Campus Security Authorities (CSA)

Campus Security Authority (CSA) are individuals and organizations at the University who, because of their function for the University, have an obligation under the Clery Act to notify the University of alleged Clery Act Crimes that are reported to them in good faith, or alleged Clery Act Crimes that they may personally witness.

  • In “good faith” means there is a reasonable basis for believing that the information is not simply rumor or hearsay. That is, there is little or no reason to doubt the validity of the information.
  • Under the Clery Act, a crime is “reported” when it is brought to the attention of a campus security authority or local law enforcement personnel by a victim, witness, other third party or even the offender. It doesn’t matter whether or not the individuals involved in the crime, or reporting the crime, are associated with the University. 

Who is a CSA? 

These individuals typically fall under one of the following categories:

  1. A member of a campus police/security department. Example: University Police and Police Safety
  2. Individuals having responsibility for campus security in some capacity but are not members of a campus police/security department. Example: an individual who is responsible for monitoring the entrance to University property.
  3. People or offices that are not members of a campus police/security department, but where policy directs individuals to report criminal offenses to them or their office.  Examples: Office of Sexual Misconduct Prevention and Response, Office of Student Conduct, Affirmative Action.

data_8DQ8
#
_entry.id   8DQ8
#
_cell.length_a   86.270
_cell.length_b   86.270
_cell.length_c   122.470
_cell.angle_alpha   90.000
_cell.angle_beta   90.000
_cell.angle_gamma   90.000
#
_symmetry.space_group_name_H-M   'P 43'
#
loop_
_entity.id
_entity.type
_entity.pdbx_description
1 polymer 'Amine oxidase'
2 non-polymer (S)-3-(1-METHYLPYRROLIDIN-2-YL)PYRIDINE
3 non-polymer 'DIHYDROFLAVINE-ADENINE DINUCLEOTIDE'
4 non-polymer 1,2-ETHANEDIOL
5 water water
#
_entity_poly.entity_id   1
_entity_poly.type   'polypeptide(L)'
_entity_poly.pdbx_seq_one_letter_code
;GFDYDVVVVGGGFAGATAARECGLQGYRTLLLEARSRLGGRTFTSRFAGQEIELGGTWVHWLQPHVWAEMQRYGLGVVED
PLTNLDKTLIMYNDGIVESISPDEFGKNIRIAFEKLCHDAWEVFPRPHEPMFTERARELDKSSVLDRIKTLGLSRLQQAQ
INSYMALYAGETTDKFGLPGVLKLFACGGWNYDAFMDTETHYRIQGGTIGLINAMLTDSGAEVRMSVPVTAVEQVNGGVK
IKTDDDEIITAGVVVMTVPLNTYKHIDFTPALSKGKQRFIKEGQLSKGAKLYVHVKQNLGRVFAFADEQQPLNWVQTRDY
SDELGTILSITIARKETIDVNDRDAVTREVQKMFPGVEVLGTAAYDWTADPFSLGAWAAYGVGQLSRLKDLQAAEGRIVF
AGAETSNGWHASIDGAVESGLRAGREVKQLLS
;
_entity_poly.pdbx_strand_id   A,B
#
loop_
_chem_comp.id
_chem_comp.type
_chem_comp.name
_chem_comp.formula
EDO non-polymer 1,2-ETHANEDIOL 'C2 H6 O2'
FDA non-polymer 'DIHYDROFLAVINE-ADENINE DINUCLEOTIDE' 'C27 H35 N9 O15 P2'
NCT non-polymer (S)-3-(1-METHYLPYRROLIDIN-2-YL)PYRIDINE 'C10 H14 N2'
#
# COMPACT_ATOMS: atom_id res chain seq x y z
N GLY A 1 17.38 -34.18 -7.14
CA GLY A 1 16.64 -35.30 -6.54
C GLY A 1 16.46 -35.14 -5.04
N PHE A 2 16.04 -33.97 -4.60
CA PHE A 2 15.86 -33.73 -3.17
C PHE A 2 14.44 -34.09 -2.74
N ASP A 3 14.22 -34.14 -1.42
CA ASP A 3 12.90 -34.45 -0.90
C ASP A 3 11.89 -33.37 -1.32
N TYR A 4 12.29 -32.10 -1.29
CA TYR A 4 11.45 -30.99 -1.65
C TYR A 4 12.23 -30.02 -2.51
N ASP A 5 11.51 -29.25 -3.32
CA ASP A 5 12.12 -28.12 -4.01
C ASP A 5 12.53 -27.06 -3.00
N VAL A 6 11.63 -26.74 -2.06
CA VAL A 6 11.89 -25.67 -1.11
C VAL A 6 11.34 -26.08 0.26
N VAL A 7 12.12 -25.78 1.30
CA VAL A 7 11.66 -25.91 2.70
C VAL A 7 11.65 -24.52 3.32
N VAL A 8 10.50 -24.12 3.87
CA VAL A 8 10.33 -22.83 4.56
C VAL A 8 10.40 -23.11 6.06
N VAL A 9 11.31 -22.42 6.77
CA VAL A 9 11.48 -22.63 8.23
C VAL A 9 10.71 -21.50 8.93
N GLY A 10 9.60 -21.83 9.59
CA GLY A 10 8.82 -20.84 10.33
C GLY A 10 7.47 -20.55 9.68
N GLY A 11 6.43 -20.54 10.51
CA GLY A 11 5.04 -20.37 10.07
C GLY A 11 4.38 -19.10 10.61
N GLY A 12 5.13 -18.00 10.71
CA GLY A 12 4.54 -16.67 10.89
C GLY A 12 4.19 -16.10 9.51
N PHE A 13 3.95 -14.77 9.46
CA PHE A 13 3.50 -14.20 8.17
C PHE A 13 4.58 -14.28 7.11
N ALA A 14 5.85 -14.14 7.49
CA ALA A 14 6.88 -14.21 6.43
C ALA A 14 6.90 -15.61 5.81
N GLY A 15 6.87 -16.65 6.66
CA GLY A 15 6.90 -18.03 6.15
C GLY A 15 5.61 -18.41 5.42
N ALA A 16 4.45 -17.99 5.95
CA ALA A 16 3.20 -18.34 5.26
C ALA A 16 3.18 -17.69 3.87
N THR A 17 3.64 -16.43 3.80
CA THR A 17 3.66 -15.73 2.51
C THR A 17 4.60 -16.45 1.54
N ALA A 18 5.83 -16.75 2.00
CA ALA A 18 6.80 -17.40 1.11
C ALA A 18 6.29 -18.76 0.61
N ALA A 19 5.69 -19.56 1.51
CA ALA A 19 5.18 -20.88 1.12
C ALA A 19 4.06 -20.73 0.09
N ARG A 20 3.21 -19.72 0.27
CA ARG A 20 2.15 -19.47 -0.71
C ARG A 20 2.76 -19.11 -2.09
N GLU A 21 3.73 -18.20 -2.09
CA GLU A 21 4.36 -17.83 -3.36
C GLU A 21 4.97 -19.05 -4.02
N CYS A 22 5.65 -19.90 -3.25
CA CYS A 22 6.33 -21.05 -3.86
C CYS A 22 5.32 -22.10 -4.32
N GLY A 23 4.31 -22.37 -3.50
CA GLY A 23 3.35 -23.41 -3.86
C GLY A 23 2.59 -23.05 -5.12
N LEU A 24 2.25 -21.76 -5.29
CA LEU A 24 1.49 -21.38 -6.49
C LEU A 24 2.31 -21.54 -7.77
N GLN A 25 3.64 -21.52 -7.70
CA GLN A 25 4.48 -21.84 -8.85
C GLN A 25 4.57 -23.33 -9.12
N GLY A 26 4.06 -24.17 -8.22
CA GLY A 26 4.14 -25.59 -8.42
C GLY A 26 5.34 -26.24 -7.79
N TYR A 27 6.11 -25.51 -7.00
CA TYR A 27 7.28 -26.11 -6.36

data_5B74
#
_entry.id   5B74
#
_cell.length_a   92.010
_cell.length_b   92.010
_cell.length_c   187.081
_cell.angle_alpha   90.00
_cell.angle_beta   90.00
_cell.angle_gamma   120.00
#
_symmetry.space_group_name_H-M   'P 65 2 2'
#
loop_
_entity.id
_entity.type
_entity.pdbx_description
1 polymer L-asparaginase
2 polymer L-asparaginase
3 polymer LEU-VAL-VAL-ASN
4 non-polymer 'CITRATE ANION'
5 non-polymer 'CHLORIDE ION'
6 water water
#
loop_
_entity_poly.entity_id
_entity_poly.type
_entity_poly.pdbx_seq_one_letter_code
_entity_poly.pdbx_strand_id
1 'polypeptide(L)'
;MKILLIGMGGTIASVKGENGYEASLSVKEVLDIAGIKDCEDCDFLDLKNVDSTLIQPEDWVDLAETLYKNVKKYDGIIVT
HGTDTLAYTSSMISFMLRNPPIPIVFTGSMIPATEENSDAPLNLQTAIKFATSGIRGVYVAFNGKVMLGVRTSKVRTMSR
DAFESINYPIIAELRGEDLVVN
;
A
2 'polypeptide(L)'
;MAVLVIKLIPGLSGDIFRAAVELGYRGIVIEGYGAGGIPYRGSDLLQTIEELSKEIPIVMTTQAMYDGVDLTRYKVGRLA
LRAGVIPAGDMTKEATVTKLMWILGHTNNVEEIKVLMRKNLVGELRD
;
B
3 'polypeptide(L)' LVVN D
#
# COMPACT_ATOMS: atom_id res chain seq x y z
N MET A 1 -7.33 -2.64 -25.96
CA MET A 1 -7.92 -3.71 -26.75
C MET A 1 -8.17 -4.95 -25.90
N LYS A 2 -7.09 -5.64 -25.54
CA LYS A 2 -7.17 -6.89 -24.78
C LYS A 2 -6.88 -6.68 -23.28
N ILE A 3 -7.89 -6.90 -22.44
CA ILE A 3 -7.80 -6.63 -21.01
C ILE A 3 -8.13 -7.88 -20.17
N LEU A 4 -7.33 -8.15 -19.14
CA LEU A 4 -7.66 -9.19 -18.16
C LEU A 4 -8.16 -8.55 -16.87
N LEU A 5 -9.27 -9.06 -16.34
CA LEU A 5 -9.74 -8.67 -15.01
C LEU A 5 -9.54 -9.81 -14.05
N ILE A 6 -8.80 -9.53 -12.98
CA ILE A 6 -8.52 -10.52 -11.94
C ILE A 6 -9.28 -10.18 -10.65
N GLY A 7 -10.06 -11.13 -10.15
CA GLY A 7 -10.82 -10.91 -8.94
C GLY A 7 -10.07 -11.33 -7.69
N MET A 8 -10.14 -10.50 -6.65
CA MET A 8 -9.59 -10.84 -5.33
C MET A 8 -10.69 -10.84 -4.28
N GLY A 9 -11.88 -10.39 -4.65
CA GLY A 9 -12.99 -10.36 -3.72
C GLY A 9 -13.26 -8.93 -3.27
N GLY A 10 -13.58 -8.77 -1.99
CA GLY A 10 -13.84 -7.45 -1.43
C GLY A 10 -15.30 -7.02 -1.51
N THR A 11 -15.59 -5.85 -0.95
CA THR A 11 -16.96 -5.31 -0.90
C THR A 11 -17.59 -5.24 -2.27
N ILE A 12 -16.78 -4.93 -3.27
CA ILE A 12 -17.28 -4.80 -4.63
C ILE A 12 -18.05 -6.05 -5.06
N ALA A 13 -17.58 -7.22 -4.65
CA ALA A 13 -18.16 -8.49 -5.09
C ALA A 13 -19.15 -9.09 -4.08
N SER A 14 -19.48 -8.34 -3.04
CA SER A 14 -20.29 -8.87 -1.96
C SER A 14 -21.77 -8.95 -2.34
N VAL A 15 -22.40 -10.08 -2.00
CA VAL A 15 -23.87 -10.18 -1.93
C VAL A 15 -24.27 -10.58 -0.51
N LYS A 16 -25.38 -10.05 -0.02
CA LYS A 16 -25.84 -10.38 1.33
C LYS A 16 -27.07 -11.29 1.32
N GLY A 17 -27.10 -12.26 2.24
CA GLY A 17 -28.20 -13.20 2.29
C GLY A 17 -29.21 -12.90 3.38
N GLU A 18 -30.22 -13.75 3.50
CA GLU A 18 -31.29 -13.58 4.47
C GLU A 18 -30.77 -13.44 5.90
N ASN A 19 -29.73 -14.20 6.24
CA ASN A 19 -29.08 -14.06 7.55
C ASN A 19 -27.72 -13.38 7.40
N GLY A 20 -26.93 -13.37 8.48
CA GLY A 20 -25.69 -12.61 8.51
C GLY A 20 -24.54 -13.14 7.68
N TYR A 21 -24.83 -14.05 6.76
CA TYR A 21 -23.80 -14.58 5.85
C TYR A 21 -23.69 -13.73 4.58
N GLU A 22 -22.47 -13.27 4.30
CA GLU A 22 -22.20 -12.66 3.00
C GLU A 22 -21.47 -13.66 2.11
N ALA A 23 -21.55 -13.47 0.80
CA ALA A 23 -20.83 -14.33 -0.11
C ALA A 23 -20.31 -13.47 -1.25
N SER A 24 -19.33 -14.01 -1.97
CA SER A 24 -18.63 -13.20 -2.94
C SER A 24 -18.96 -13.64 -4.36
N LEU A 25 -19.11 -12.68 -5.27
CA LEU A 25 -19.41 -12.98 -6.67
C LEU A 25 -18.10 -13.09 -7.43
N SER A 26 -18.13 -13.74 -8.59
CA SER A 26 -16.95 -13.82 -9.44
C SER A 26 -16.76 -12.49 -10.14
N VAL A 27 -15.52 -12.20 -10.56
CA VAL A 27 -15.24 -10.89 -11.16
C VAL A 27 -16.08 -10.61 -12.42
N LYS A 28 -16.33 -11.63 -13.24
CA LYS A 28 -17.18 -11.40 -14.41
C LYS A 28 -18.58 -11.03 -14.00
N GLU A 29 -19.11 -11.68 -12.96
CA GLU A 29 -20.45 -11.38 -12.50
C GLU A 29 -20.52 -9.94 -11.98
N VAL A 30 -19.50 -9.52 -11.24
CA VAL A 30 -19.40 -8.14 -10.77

4. Officials having significant responsibility for student and campus activities, including but not limited to, student housing, student discipline and campus judicial proceedings.  Examples: Athletic Directors, Athletic Coaches, Faculty advisors to student organizations, Resident Assistants, Coordinators of Greek Affairs.

Who is NOT a CSA?

  • When acting within the scope of the official responsibilities, Pastoral Counselors and Professional Counselors are not CSAs.  
  • Individuals who do not have significant responsibility for student and campus activities are not CSAs. Examples: faculty members not responsible for student and campus activities beyond the classroom, and clerical or cafeteria staff.

CSA Reporting Responsibilities

If a Campus Security Authority receives information of alleged Clery Act crime and believes it was provided in good faith, or personally witnesses an alleged Clery Act Crime, he or she should report the crime directly to the University Police or via the CSA Incident Report Form

The Campus Security Authority can refer to the Clery Crime Classification form to assist in determining if the alleged crime is a Clery Act crime, as well as the definitions of Clery Act Crimes and Clery Act Geography (Clery Reportable Location).

Please note that it is NOT the role of the CSA to investigate the allegation in an attempt to determine whether the crime occurred and/or confront or apprehend the alleged perpetrator of the crime.  That is the role of law enforcement. 

 

How to Access the Campus Security Authority (CSA) Training

Persons designated by the University as a Campus Security Authority (CSA) are required to complete Clery Act Training. Clery Act Training includes the history of the Clery Act, Clery Act requirements, and reporting responsibilities of the CSA.

Clery Act Training is available on-line through The Penn State Learning Resources Network.

For those individuals that complete their training online, the training includes a post-test, which the individual must pass with a score of 80% to earn a Certificate of Completion.  If you have any trouble accessing the Penn State Learning Resources Network, please contact HR Shared Services at 814-865-1473. 

If you need accommodations or would like a copy of the transcript for the course, please contact HR Shared Services at 814-865-1473.